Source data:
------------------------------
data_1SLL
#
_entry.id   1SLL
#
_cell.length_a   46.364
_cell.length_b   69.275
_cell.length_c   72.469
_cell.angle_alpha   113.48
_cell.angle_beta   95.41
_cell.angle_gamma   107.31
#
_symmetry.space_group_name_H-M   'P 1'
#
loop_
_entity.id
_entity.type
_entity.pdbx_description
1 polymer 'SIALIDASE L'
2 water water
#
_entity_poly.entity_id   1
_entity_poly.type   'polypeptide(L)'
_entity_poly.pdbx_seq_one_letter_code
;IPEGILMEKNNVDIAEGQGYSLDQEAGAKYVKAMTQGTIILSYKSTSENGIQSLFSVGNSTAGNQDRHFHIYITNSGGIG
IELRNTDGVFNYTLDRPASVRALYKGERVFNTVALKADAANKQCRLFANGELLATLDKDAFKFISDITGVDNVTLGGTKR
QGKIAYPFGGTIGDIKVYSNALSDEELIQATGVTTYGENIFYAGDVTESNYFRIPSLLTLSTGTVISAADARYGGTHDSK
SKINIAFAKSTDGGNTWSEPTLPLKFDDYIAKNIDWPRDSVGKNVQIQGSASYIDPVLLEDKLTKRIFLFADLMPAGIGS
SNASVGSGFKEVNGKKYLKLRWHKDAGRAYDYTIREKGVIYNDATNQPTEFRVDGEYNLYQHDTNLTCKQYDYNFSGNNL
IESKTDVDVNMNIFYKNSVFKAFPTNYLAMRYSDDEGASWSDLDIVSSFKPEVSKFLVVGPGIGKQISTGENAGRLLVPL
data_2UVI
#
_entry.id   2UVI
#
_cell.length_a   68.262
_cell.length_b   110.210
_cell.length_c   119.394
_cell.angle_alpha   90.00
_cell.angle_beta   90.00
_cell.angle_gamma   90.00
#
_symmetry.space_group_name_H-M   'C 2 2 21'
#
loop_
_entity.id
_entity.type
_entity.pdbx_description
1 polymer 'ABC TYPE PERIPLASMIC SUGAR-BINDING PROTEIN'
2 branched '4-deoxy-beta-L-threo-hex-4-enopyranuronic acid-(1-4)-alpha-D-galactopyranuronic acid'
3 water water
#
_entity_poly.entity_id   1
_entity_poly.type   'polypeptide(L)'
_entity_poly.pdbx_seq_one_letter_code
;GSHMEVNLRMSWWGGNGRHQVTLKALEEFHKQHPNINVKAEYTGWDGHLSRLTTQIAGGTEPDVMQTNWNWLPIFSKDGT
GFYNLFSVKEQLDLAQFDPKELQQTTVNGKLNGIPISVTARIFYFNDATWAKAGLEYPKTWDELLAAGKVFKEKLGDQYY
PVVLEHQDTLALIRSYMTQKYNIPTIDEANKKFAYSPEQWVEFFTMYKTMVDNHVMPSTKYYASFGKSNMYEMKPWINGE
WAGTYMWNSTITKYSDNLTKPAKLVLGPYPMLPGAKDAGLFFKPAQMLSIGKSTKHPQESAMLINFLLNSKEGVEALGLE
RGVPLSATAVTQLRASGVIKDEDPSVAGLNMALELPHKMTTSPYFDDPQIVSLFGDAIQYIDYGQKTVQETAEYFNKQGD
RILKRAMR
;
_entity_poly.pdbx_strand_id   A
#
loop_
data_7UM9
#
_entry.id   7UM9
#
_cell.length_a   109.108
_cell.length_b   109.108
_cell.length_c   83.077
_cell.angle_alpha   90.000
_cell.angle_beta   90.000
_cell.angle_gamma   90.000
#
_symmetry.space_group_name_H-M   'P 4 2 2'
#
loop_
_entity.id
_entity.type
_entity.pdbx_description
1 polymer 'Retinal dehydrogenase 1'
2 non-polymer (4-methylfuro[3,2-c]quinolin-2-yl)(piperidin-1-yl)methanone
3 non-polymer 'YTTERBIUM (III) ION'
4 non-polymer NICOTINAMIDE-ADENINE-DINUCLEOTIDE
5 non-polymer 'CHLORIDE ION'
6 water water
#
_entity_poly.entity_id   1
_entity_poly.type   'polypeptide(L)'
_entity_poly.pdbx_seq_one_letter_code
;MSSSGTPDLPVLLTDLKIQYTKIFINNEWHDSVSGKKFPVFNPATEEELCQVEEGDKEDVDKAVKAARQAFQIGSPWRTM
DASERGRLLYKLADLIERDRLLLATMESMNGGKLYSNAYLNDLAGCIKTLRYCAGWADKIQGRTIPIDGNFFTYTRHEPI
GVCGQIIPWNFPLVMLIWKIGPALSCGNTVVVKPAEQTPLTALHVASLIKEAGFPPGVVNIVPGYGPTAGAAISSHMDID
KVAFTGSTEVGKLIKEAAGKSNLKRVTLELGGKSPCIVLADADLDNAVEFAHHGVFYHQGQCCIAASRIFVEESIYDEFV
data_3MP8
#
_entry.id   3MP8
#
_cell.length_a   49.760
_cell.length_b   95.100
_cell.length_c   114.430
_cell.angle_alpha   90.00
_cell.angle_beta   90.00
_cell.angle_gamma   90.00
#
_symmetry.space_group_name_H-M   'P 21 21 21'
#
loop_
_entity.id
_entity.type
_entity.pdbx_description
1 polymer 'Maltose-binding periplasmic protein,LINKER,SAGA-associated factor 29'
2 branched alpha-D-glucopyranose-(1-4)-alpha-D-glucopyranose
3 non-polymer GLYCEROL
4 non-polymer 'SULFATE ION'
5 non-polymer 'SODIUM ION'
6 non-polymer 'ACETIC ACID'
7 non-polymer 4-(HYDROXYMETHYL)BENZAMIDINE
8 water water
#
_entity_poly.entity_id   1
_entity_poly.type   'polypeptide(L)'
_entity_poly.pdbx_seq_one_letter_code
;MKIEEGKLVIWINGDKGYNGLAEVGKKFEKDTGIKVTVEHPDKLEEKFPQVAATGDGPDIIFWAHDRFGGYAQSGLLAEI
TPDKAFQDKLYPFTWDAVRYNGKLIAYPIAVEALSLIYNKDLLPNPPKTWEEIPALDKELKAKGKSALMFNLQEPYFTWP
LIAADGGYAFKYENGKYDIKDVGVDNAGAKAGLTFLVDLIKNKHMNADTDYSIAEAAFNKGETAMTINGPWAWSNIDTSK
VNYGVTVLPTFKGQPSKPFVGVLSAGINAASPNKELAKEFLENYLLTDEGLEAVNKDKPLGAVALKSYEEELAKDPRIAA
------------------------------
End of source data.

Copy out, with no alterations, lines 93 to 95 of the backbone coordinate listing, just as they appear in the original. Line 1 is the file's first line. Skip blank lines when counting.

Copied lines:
GVCGQIIPWNFPLVMLIWKIGPALSCGNTVVVKPAEQTPLTALHVASLIKEAGFPPGVVNIVPGYGPTAGAAISSHMDID
KVAFTGSTEVGKLIKEAAGKSNLKRVTLELGGKSPCIVLADADLDNAVEFAHHGVFYHQGQCCIAASRIFVEESIYDEFV
data_3MP8